David Bowie — Blackstar
To call David Bowie a chameleon would be an understatement. It would also be wrong.
Sure, the man born David Robert Jones shed aesthetic skin like most of us change clothes. But it was never an affectation. Each persona was just that: a wholly formed entity spanning the Thin White Dukes, Ziggy Stardusts and Major Toms that reflected Bowie’s always-restless spirit.
Blackstar both reconciles that spirit and keeps the flame alive.
The title track is an epic in itself, an unsettling-yet-alluring pairing of drum-and-bass and ghostly vocals. If filmmaker David Lynch wrote music, perhaps it would sound like this (the video sure packs the Twin Peaks director’s twisted punch).
Meanwhile, “’Tis A Pity She Was A Whore” walks a quicker beat, slapping soulful background vocals and ever-present saxophone against arguably the worst snare sound since Metallica’s St. Anger, but in the best of ways in this instance. The song is quite catchy, its loping rhythm sometimes overshadowed by some great lyrics (gotta love the opening line: “She punched me like a dude.”)
Elsewhere, “Lazarus” comes on slower, with Bowie seemingly greeting us from beyond (“Look up here, I’m in heaven, I’ve got scars that can’t be seen.”). Languid sax lines and sparse instrumentation make this arguably Blackstar’s most haunting tune. It’s also considered the album’s “single,” whatever that means in today’s download landscape.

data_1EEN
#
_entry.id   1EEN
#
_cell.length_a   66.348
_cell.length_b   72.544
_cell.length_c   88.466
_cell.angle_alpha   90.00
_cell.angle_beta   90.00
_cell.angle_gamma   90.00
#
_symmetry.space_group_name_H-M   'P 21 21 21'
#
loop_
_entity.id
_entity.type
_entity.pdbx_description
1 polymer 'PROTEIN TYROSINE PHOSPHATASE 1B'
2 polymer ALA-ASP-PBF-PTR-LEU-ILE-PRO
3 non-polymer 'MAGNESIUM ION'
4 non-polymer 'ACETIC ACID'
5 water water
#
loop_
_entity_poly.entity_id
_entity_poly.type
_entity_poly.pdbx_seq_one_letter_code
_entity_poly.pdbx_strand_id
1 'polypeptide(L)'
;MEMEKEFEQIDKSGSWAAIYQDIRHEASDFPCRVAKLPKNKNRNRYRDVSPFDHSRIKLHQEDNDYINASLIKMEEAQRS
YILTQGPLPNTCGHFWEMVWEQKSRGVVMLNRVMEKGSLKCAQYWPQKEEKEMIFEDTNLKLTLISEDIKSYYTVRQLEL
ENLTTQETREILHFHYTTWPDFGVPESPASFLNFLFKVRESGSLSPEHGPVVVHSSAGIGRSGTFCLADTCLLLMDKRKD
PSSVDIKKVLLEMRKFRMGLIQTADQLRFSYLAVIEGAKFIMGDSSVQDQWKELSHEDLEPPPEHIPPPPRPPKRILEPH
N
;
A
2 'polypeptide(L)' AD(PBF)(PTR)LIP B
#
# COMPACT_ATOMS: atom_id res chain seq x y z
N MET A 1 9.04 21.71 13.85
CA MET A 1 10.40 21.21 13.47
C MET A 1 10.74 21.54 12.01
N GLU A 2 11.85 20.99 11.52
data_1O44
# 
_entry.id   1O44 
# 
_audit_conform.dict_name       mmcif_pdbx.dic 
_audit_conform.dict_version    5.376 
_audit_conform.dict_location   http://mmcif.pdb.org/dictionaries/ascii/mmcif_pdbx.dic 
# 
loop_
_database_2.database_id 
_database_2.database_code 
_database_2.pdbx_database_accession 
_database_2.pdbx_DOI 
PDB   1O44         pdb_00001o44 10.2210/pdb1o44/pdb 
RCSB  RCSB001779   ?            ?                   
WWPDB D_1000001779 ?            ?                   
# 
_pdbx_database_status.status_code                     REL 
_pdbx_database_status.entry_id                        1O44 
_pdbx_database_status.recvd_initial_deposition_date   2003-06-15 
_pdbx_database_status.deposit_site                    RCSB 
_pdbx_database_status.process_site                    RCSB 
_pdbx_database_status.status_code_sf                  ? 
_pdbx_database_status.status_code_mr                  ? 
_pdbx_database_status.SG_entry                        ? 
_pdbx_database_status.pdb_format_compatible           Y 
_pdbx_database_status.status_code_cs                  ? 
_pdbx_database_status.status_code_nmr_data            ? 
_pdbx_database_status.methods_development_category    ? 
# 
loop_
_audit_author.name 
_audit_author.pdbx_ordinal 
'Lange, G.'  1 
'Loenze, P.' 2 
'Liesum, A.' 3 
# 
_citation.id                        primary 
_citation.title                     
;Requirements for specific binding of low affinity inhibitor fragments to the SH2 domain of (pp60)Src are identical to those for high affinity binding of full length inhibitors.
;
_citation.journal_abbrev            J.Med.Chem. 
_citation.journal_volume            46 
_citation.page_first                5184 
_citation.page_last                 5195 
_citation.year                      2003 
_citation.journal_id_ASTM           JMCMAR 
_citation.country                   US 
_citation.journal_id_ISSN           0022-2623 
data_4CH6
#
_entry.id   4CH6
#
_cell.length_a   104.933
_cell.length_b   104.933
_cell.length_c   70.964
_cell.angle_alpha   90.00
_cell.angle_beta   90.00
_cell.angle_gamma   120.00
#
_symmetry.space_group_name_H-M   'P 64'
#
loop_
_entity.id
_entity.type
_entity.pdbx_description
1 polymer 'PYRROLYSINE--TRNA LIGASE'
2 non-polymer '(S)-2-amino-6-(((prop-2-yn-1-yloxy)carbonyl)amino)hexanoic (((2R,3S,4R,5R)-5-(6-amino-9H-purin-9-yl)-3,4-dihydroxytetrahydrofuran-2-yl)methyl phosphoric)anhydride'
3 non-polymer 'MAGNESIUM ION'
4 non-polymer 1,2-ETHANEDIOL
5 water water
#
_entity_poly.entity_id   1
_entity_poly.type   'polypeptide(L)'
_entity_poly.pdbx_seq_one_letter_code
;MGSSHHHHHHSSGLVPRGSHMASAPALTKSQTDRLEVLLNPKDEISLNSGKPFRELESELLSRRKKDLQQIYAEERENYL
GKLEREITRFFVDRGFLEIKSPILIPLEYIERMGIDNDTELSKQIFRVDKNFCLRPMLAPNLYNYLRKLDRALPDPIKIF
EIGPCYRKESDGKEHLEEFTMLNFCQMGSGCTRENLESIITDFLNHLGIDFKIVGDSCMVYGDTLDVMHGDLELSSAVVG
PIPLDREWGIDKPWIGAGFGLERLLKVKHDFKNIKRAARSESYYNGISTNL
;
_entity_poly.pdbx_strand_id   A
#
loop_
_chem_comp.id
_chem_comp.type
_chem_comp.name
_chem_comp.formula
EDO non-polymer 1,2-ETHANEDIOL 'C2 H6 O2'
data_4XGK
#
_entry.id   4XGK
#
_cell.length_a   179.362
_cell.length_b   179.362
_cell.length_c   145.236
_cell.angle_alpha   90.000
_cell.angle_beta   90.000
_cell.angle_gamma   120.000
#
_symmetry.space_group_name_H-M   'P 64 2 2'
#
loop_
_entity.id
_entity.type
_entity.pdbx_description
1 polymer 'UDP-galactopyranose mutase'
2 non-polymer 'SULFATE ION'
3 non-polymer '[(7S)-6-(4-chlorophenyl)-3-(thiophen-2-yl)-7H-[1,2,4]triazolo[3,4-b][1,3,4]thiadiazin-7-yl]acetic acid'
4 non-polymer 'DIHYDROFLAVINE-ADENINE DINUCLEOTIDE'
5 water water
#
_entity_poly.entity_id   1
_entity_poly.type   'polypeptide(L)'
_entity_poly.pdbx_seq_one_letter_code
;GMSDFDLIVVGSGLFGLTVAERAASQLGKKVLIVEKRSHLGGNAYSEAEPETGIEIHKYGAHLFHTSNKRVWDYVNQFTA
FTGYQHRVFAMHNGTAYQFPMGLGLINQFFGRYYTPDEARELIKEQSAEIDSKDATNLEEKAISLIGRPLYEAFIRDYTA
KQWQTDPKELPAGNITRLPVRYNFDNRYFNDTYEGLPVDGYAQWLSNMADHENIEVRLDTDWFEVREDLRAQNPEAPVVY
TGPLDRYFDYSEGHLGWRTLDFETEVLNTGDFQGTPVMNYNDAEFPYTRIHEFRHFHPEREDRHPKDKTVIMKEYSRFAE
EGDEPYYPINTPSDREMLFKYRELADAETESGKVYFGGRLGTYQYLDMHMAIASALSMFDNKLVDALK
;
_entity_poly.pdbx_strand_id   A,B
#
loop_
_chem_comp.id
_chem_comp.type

“Sue (Or In A Season of Crime)” is frantic, both in percussion and melody. As with most other tracks, guitars are sparse, if featured at all, in favor of sax and the drum-and-bass approach that made Earthling such a treat.
In fact, Blackstar marries Earthling’s percussive spirit with Outside’s experimental nature. Rock and roll, this is not; Blackstar is jazz in outer space. It’s the opposite approach Bowie took in surprising the world with 2013’s The Next Day, which turned heads since no one knew Bowie was recording new material.
While The Next Day was rather straightforward, at least by Bowie standards, Blackstar is more disturbing, but not off-putting.
The soulful “I Can’t Give Everything Away” just may be Blackstar’s best song. Coming on like a James Bond theme with its harmonica and lulling warmth, it quickly becomes something more personal. Bowie seems to be saying his creativity knows no depth, and no matter how he tries, the man who inspired countless musicians, filmmakers and misfits offered more than he could possibly share in a lifetime.
That lifetime ended on Jan. 10, only two days after both his birthday and Blackstar’s release. A man of 69 years continued to work more than most artists half his age. While battling cancer to an unknowing public, Bowie collaborated on Lazarus, an off-Broadway sequel to his role in The Man Who Fell To Earth.
Whether exploring rock, pop, electronic, jazz or avant garde musical stylings, the man who was equally comfortable in cinema and fashion circles worked until the last moment. And we are all the richer for it.
’Tis A Pity She Was A Whore
Sue (Or In A Season of Crime)
Girl Loves Me
I Can’t Give Everything Away
By A. Lee Graham
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